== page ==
Better ways to manage files

Better ways to manage files

Microsoft is a maddeningly schizophrenic company, which makes some of the best and some of the worst designed software in use on any system, on any PC, on any continent on this planet.

File Organiser is a photo-friendly, two-pane replacement for the crippled Windows Explorer, with additional help such as remembering your favourite folders, and automatically detecting attached cameras.

Windows Explorer (not to be confused with the web browser called Internet Explorer) is what opens when you click on My Computer or a folder, for example. It typically lists a bunch of folders or files for you to act on.

But some of the things you do with your files in Windows Explorer are awkward, convoluted or worse. Take the simple task of copying a file. Click on it, right click on it, choose Copy. Close Explorer. Find the folder you want to copy to, open Explorer, right click and choose Paste.

Why not have an Explorer with two Windows, one open in each folder, and just drag the files to copy?

Away back in the 1980s, a programming geek named Peter Norton realised all this and invented a file manager that showed two different directories (folders) at the same time, making for super-simple copying, moving and the like.

Peter Norton's other achievement was that he was the first real man (yes, some geeks are real men) to wear a pink shirt in public.

But his Norton Commander took much of the computer world by storm, and there were - and are - copies of his idea all over the place. But not at Microsoft, which has stuck stubbornly to the idea that if Bill Gates wanted you to see two folders at once, he would have invented the software, not that Peter Norton person.

FileOrganisernf (one word) is a fairly new, smooth, dual-pane replacement for the Windows Explorer.

The core program displays any two folders of your choice, allowing you to browse any drive and burrow down to the folders you want on the left and right side of the display.

If you tend to work by the calendar, as so many of us do, Nemo Documents is a terrific way to keep track of all the files you use on your projects.

And there it is, everything you need to do with files is in one window. Drag to copy, drag to move. Routine jobs like deleting are just as easy as in a one-window view.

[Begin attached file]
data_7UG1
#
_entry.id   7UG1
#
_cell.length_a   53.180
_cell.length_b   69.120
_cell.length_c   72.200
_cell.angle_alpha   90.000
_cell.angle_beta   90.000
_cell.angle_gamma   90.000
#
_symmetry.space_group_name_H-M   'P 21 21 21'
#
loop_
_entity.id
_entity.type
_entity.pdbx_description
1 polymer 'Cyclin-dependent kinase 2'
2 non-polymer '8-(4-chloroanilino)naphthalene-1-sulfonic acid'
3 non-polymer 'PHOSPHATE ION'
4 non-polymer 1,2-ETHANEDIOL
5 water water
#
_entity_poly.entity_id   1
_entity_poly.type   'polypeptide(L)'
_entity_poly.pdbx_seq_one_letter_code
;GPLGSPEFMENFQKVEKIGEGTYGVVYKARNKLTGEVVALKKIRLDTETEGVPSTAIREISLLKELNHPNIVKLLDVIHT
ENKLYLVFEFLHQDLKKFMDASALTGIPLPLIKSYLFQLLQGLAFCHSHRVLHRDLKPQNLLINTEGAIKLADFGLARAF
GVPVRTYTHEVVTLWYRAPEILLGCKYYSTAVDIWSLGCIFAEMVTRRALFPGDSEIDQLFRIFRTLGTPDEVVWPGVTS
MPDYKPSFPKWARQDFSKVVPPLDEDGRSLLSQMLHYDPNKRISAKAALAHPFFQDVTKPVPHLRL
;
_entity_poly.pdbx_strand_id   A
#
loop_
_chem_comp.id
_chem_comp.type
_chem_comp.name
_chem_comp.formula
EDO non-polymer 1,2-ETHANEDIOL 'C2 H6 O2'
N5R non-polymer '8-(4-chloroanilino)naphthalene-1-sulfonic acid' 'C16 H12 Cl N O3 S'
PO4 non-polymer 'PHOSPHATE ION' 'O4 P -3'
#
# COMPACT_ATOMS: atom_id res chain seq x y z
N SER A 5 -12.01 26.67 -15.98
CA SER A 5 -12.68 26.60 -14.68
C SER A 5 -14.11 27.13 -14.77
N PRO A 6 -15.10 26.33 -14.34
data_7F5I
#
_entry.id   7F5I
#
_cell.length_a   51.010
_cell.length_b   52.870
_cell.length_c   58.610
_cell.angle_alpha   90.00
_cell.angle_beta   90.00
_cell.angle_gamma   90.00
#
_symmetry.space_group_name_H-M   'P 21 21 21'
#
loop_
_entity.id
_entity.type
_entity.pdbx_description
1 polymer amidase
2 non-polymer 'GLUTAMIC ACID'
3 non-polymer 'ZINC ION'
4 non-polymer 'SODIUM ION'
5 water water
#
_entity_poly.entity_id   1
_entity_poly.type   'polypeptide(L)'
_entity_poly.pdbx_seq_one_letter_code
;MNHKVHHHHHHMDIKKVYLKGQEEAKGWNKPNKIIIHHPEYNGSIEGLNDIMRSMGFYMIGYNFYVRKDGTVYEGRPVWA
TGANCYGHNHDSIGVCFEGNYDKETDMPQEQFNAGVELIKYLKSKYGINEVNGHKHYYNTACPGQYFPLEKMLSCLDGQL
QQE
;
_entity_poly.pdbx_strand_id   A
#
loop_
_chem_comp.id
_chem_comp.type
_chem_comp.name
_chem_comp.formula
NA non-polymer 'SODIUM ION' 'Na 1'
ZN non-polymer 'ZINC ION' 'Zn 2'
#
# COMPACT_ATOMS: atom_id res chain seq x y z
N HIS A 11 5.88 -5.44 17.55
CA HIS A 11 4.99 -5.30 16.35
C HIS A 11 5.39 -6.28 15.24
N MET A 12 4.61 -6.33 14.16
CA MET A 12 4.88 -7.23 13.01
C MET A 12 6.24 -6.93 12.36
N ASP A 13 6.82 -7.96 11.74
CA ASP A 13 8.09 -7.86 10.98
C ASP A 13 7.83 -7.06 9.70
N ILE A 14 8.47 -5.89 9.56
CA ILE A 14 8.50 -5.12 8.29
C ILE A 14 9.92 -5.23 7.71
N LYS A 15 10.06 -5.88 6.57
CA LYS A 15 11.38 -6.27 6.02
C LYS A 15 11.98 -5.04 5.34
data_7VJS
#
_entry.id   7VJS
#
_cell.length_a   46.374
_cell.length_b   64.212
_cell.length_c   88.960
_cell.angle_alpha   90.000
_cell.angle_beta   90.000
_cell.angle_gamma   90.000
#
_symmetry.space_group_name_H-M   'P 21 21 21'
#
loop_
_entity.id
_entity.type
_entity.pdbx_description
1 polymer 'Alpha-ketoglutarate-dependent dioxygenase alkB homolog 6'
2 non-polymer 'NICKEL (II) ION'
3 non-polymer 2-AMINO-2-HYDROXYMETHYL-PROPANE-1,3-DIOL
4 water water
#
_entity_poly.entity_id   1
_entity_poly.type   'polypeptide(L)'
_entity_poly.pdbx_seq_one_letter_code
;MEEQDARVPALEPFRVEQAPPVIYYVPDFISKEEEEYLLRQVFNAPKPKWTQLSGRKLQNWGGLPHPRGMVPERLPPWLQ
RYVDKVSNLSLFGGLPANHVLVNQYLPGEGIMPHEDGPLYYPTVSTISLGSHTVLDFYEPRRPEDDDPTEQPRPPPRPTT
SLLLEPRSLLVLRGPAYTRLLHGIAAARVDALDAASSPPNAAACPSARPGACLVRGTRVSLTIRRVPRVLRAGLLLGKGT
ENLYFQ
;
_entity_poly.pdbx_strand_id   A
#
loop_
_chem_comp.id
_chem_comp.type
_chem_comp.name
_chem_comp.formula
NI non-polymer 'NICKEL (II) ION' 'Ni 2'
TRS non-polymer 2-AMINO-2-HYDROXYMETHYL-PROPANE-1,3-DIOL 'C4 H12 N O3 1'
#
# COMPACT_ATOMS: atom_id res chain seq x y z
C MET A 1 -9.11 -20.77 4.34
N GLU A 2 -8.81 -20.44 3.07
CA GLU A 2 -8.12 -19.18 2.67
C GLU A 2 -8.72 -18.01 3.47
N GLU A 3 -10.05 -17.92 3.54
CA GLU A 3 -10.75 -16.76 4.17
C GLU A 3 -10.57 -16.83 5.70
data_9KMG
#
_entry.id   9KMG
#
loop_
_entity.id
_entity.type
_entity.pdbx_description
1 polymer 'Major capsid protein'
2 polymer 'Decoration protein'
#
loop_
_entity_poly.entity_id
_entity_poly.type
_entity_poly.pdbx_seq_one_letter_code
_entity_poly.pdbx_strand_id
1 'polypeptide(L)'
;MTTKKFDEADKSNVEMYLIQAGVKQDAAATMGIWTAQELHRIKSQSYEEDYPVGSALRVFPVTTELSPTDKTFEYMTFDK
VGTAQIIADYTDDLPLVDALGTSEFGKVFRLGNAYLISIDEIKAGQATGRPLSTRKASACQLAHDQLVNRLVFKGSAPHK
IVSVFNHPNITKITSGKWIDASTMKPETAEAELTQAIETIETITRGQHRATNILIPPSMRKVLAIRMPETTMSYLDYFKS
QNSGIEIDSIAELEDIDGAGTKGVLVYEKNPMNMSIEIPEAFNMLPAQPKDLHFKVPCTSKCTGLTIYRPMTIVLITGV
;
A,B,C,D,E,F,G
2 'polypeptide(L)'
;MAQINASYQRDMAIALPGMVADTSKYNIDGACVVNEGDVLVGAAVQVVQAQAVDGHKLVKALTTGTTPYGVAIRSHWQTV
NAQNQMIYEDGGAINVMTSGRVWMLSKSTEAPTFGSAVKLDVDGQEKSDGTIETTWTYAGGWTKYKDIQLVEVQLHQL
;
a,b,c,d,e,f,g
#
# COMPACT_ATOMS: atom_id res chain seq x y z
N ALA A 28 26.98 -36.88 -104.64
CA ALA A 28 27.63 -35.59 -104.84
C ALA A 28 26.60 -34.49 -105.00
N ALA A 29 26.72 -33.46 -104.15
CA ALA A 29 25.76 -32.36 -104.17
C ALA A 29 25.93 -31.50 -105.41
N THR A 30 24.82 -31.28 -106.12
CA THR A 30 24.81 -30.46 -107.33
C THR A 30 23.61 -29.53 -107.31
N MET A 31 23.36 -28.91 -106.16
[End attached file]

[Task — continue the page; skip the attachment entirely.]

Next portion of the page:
Quit Windows Explorer, and when you start it again, it starts in the same folder as before. Quit FileOrganiser, and the next time you need it, it starts exactly where you left off. Plus, you can bookmark frequently used folders to get back to them at one click instead of having to navigate down the disk over and over.

There are a huge number of features with FileOrganiser. It is particularly tweaked to help with photo arrangements, for one thing. It has a terrific file-renaming module (great for giving names to groups of photos). It will help you find your big, file-hogging folders, and it will save file-folder lists in text or HTML form for easy printing or saving.

FileOrganiser advertises that it is portable. And it is, but it is really best to (a) install it on your main computer and then (b) copy the executable file to your thumb drive or whatever.

Either way, it is well worth a look. But the Nortonesque two-pane view is not the only superior file-managing choice to lame Windows Explorer.

Nemo Documentsnf is a one-page, one-window program with almost no other resemblance in form or style to Windows Explorer.

It's a program that "thinks" like many of us do, in a timeline, rather than in the folder-in-the-filing-cabinet way that almost all computer programs always force you into thinking.

Nemo Documents is quite different from almost any program. It has some resemblance to half a dozen different types. but it is a clone of none of them.

It's a list of your personal files - documents, downloads, spreadsheets, photos, whatever you work on. It's an illustration of why they call these blasted machines ifpersonalnf computers.

After you install, you tell the program where you keep your files. Nemo indexes those folders. It then presents them to you in a variety of ways, but mostly according to time - today, this week, this month, all of 2008.... and so on. The view is up to you, but the point is that you can remember about when you last worked on a file, and Nemo Documents presents it.

This is seriously superior to the Windows Explorer as a file tracker, of course. The search for files by name, for example, is almost instant.

But it allows you to do simple operations with files like copy, and it lets you choose the multiple folders you want Nemo Documents to monitor.

The program is heavier on memory than I like, taking up close to 200MB of RAM when it is fully open and idling. I would also like it a little better if you could search for text inside files instead of just file names - although there are fine, fast utilities to handle that task of course.

But as a file manager and searcher, Nemo Documents is unique. Anyone who thinks in time rather than location would be very comfortable with it.

There is a hyphen in the home page location of Nemo Documents, at (

The home page of FileOrganiser is (



The Setup.exe program you download from the program's open-source home page is about 4 megabytes, so it's an easy thing to get this file, click it and install.

If you must, click on 'View all files', then click on the latest update, at the top of the list. Choose to download the Zip file, and extract the two main files in there - FileOrganizer.exe and ExifTool.exe, to your portable drive.

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